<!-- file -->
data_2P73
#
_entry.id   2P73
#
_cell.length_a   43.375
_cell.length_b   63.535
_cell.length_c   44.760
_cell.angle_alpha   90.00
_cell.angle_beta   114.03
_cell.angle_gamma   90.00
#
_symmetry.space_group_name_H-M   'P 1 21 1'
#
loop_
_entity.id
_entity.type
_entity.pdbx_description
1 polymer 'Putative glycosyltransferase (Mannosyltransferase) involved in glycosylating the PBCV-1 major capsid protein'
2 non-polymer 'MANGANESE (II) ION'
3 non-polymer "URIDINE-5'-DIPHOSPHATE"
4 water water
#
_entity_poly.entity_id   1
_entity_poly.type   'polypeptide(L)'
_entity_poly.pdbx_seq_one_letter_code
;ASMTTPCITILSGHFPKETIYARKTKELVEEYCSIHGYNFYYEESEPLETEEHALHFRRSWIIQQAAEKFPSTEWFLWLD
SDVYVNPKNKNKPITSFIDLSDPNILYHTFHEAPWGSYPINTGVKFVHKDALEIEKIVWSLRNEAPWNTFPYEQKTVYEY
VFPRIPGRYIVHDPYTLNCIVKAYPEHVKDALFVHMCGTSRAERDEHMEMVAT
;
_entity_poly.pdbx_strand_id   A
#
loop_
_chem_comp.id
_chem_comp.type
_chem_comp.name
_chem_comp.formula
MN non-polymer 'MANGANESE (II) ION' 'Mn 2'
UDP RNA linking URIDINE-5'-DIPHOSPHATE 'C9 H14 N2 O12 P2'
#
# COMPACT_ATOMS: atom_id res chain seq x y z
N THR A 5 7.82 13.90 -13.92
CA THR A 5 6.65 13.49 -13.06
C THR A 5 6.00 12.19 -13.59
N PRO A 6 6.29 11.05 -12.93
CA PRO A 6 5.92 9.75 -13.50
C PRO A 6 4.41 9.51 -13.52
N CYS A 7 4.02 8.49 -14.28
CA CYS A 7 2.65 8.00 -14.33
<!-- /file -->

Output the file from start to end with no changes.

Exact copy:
data_2P73
#
_entry.id   2P73
#
_cell.length_a   43.375
_cell.length_b   63.535
_cell.length_c   44.760
_cell.angle_alpha   90.00
_cell.angle_beta   114.03
_cell.angle_gamma   90.00
#
_symmetry.space_group_name_H-M   'P 1 21 1'
#
loop_
_entity.id
_entity.type
_entity.pdbx_description
1 polymer 'Putative glycosyltransferase (Mannosyltransferase) involved in glycosylating the PBCV-1 major capsid protein'
2 non-polymer 'MANGANESE (II) ION'
3 non-polymer "URIDINE-5'-DIPHOSPHATE"
4 water water
#
_entity_poly.entity_id   1
_entity_poly.type   'polypeptide(L)'
_entity_poly.pdbx_seq_one_letter_code
;ASMTTPCITILSGHFPKETIYARKTKELVEEYCSIHGYNFYYEESEPLETEEHALHFRRSWIIQQAAEKFPSTEWFLWLD
SDVYVNPKNKNKPITSFIDLSDPNILYHTFHEAPWGSYPINTGVKFVHKDALEIEKIVWSLRNEAPWNTFPYEQKTVYEY
VFPRIPGRYIVHDPYTLNCIVKAYPEHVKDALFVHMCGTSRAERDEHMEMVAT
;
_entity_poly.pdbx_strand_id   A
#
loop_
_chem_comp.id
_chem_comp.type
_chem_comp.name
_chem_comp.formula
MN non-polymer 'MANGANESE (II) ION' 'Mn 2'
UDP RNA linking URIDINE-5'-DIPHOSPHATE 'C9 H14 N2 O12 P2'
#
# COMPACT_ATOMS: atom_id res chain seq x y z
N THR A 5 7.82 13.90 -13.92
CA THR A 5 6.65 13.49 -13.06
C THR A 5 6.00 12.19 -13.59
N PRO A 6 6.29 11.05 -12.93
CA PRO A 6 5.92 9.75 -13.50
C PRO A 6 4.41 9.51 -13.52
N CYS A 7 4.02 8.49 -14.28
CA CYS A 7 2.65 8.00 -14.33